-ist- a specialist or a professional of an activity, or an adept or supporter of an idea ludista = an actor/ an actress
-ism- a doctrine, a system capitalisma = the capitalism
-isim- increases the word magnisime = very big
-ens- inhabitant of a country or a city (demonym), membre of an organization Belgiensa = a Belgian
-itud- a quality, a concept solituda = the loneliness
-itur- a concrete manifestation cenitura = the food
-abl- the possibility ratiable = reasonable, cenable = eatable, edible
-et- small dometa = a small house
-ast- pejorative somnasti = to daydream
-igen- which creates belicigene = belligerent, which causes war
-ifer- which brings somnifera = the sleeping pill, which brings sleep
-iz- to do, make latinizi = latinize, latiniza = latinization, inimizi = make someone an enemy
-oc- a place cenoca = the dining room
-ost- approximate quinoste hora = around five o'clock
-ar- a set, a group verbara = the dictionary (the set of words)
-ati- an action edifici = to build, to edify edificatia = the construction (the action of building)
-istr- the head, leader, ruler urbistra = the mayor [the city's ruler]
-il- a tool voci = to call, vocila = the telephone
-temp- the multiple (written with a hyphen) du-tempa = the double, tri-tempa = the triple, dec-tempa = the tenfold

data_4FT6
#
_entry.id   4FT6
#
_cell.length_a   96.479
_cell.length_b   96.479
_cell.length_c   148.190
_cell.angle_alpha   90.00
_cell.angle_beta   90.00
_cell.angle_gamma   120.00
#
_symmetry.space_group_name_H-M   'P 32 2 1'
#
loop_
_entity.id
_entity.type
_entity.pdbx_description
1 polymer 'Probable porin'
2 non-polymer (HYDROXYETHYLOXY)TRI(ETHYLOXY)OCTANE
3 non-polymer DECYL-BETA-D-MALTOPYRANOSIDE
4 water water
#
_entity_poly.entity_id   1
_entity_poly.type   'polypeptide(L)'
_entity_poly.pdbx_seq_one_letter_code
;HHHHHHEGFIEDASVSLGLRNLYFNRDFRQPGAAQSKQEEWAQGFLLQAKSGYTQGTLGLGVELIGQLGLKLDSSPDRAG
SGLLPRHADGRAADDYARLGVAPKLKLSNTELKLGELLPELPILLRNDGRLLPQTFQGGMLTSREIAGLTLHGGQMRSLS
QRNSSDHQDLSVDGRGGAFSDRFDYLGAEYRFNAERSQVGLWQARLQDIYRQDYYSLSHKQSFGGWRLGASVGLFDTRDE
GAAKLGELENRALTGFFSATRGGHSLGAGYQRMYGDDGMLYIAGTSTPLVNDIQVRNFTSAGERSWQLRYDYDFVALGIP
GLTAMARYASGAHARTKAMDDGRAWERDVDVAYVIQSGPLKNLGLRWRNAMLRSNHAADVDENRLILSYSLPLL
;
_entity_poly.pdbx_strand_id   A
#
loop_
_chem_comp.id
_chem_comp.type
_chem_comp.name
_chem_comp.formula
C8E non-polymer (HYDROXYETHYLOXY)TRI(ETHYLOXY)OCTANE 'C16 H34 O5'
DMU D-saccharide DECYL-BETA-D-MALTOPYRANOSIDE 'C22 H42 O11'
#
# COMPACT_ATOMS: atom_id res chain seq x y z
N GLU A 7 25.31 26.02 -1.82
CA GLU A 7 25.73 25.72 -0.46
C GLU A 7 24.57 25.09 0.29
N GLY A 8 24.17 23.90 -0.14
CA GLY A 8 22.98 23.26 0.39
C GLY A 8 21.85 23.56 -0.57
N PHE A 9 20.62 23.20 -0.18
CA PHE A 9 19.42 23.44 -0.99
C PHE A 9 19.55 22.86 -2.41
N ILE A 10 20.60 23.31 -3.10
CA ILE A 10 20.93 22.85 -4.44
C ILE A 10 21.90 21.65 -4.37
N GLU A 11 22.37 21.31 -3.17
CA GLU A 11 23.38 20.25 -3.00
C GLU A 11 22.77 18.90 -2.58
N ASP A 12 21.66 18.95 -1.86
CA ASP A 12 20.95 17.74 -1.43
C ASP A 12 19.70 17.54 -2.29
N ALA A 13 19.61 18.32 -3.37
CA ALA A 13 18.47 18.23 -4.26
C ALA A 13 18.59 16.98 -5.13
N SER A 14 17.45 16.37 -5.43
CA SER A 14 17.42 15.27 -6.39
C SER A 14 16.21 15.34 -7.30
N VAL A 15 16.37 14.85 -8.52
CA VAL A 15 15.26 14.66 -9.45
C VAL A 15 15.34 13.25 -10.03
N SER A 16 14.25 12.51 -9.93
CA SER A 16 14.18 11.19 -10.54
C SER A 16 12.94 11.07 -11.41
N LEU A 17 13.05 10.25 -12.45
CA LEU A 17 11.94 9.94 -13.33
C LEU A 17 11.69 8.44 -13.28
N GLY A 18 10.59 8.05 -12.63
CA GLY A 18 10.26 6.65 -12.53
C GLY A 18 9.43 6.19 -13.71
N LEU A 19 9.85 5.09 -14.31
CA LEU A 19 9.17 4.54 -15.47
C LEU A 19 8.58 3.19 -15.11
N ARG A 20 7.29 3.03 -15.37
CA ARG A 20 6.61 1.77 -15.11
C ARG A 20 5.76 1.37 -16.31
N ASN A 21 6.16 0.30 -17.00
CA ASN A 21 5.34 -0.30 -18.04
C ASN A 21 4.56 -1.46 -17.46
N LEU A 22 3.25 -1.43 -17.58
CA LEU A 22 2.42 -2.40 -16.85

-pars- the fraction (written with a hyphen) du-parsa = half, tri-parsa = third, dec-parsa = tenth
-it- individual or object which undergoes something (passive participle) definite = definite
-oz- individual or object caracterized by a feature or undergoing an action aquoze = wet
-oj- indeterminate suffix (used when no other is suitable)


Nove Latina is a collaborative language

Anyone is free to register new words, with their definitions and translations, on the site provided by the Academy of New Latin. This site constitutes the most exhaustive dictionary of the language, and it is freely accessible.

Word creation

New words should be created as a priority by construction from existing roots in Nove Latina (and using available suffixes and prefixes). If no existing root is satisfactory, then a new root is imported, either from classical Latin or from another language, and Latinized.

In any case, the pronunciation rules cannot be changed, i.e. all words are pronounced as they are written, following the pronunciation of Nove Latina.

Some rules to follow to create new roots:

  • Favor roots from classical Latin (with a close meaning) rather than roots imported from other languages
  • Foreign roots are usually Latinized by reference to their pronunciation rather than to their writing
  • In the case of double (identical) consonants, the second consonant is removed
  • Silent letters are removed
  • Homographs (roots of different meaning spelling identically) must be avoided

Roles of the Academy of New Latin